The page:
Project: Becoming a Man
Description: A 3 x 52-minute series that follows six teenaged boys in different countries as they perform traditional local initiation rituals that earn them adult status in their communities. The regions featured include Melanesia, Africa and Siberia/Mongolia. Each episode compares the struggles of two young men as they attempt a challenging rite of passage, such as plunging from a high tower or jumping over bulls.
Producer: Manuel Catteau, Zoo Ethnological Documentary (France)
Director: Jerome Segur – Melanesia (France); Jean Queyrat – Africa (France); Benoit Segur – Siberia/Mongolia (France)
Copro partners: Discovery International; France 3 (France); Rai Tre (Italy); RTSI (Switzerland); RTBF (Belgium); TSR (Switzerland); NDR (Germany); WDR (Germany)
Budget: US$400,000 per hour
In many countries, a teenaged boy is considered a man when the government says he’s old enough to handle his booze. In Papua, a young male must capture a shark with minimal equipment before his community accepts him as an adult. Armed with only a handmade lasso to loop around a shark’s neck and a wooden propeller, the boy must knock the shark over the head and bring it back to his village.
While working on God and Demons: Sharks in late 2000, Manuel Catteau of Zoo Ethnological Documentary (ZED) in Paris stumbled across a shark capture sequence in a 1978 film shot in Papua. After some digging, he discovered it was what boys in that region do to become a man in their community.
Catteau was so fascinated by this discovery he decided to send an assistant to Papua to see if the shark captures still took place. They do, and the assistant had located the same man from the aforementioned ’70s film. ‘We had the story and a great character, so we decided to find the six most incredible initiation trials that exist today and build a [series] concept,’ says Catteau, adding that these ordeals had never been shot or photographed before.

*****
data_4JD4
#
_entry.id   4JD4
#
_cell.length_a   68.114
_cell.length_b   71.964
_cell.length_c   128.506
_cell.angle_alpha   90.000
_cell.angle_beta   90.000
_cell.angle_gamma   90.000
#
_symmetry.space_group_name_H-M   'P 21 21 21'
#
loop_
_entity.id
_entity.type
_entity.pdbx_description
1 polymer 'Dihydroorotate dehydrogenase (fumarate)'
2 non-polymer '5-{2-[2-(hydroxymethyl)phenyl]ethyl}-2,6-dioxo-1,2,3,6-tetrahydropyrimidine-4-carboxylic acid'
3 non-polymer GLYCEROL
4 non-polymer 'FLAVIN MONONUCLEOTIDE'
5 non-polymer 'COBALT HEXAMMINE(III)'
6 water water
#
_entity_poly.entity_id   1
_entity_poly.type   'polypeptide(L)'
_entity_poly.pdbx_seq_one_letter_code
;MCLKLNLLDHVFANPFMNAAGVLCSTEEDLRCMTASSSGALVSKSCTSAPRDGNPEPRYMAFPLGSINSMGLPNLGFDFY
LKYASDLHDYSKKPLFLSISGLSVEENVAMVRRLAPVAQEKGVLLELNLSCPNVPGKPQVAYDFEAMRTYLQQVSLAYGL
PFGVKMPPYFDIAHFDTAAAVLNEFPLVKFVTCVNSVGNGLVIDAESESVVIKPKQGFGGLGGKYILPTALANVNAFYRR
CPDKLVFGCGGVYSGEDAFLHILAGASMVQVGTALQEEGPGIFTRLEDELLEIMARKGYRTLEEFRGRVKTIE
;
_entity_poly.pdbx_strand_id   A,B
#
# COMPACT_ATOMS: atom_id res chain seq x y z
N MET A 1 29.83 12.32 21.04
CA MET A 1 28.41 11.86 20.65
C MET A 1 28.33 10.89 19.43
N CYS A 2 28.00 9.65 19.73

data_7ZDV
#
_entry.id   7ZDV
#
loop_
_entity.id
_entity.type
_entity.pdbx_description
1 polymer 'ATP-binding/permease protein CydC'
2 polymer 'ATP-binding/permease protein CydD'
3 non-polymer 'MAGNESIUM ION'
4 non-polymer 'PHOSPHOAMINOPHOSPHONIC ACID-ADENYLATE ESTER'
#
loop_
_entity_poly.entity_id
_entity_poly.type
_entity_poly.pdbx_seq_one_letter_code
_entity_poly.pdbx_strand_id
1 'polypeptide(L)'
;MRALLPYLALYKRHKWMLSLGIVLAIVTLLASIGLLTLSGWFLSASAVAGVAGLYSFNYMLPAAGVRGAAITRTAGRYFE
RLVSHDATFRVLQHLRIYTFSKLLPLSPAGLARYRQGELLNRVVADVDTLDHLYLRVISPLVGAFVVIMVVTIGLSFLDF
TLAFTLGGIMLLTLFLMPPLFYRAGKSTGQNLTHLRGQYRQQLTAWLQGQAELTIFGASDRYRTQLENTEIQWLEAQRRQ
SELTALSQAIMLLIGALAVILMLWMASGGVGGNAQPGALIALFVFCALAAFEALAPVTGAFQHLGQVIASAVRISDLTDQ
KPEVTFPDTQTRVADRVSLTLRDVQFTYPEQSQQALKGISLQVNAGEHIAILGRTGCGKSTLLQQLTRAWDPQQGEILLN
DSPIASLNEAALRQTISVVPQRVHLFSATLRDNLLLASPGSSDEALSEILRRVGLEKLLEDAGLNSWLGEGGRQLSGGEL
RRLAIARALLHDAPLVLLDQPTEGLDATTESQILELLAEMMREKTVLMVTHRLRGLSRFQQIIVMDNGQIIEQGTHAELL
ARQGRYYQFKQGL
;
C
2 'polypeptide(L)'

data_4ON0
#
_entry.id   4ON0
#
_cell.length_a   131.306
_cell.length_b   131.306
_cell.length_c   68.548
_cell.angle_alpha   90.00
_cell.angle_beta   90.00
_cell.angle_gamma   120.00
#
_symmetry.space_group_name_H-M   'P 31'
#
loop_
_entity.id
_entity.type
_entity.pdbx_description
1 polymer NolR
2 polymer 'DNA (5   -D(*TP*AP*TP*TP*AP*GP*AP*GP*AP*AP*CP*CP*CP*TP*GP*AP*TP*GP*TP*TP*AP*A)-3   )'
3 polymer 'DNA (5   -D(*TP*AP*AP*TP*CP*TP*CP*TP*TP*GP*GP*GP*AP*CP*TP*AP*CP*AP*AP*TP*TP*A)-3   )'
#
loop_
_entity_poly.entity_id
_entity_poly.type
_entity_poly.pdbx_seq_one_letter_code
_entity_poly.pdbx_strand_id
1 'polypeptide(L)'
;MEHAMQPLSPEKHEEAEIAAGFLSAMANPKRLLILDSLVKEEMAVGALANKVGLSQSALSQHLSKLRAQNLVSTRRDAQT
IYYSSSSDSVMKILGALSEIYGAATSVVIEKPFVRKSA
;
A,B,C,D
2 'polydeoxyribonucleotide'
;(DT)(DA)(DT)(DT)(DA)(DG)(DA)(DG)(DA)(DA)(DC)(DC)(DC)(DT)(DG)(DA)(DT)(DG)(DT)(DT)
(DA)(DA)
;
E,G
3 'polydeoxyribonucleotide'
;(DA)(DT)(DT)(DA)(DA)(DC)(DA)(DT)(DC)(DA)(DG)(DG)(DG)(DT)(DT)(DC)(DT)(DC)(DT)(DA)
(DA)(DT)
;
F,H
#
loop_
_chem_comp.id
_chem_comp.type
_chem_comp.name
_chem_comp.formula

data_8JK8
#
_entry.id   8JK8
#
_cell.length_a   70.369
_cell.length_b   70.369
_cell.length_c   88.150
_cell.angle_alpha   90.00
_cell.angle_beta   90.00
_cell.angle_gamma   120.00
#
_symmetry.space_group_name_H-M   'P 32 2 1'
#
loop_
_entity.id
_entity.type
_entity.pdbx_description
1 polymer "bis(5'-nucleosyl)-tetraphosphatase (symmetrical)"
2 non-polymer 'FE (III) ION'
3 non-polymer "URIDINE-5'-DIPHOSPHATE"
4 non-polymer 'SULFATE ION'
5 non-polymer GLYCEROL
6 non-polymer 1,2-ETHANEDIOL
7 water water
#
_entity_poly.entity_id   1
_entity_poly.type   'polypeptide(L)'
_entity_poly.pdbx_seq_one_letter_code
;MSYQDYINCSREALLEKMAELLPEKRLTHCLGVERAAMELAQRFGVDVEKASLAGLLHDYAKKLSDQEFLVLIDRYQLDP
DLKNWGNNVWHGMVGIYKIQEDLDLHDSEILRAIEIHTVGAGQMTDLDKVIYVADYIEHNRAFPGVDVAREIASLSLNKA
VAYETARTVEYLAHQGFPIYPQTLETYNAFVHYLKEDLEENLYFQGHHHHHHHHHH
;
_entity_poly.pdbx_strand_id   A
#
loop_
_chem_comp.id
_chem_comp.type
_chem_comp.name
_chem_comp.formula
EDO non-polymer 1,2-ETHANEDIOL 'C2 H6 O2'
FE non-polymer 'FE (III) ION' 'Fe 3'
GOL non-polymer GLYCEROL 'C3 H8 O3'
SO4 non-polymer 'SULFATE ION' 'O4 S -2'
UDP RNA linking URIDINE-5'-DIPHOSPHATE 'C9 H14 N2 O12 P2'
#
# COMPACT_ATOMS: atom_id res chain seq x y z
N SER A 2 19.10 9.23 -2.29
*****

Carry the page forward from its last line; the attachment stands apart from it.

The result is Becoming a Man, a 3 x 52-minute series that features six stories unique to their region, two per episode. In Becoming a Man in Melanesia, young Junior attempts the shark capture trial. In Vanuatu, brave Wabak ‘bungee’ jumps from a 26-meter tall tower using vines tied around his ankles. The second episode takes place in Africa, where at the end of a long trek, Ethiopian boys must leap over the backs of a dozen bulls. In Central Africa, honey is collected by scaling 30-meter high trees. Facing the opposite climate, in Becoming a Man in the Great North, boys from Siberia and Mongolia endure a tough migration to learn to become either a reindeer or a camel breeder, respectively.
Although Catteau originally budgeted each film at $300,000, unexpected return trips for footage pushed the project over budget, forcing Catteau to deficit-finance. He lost $100,000 on each, but has made his money back since.
February 2001: Catteau attends the Discovery Producers Workshop in Berlin and pitches Becoming to a panel of CEs. He wins one of three development contracts worth $10,000 to be used for additional scouting and writing the treatment.
On the flight back to Paris, Discovery Networks International VP of development and production Maurice Paleau suggests Catteau make three 52-minute films rather than six 26-minute films (Catteau’s original plan). Paleau later suggests each episode compare and contrast the stories of two geographically linked teens. Catteau agrees. ‘In docs, it’s hard to find one story strong enough to support 52 minutes, but two stories weaved together doubles the rhythm of the film,’ he explains.
August 2001: After working with Washington, D.C.-based script doctor Steve Zorn to help customize the project, the completed treatment is sent to Discovery. Scouting for the Melanesian film also finishes.
September 2001: Already familiar with ZED’s work on previous projects, Comano-based pubcaster RTSI, which is aimed at Switzerland’s Italian-speaking viewers, signs on for CHF5,000 ($3,970) per film.
October 2001: After two pitches from Catteau, Rai Tre in Italy joins with $55,000 per film. Under the direction of Patricia Boutinard Rouelle, the doc unit at France 3 signs a contract for the first film for $110,000. Fabrice Puchault, France 3′s commissioning editor for nature, wildlife and science, thinks the Becoming series is a perfect fit for the channel’s Sunday evening wildlife ‘Explore’ strand.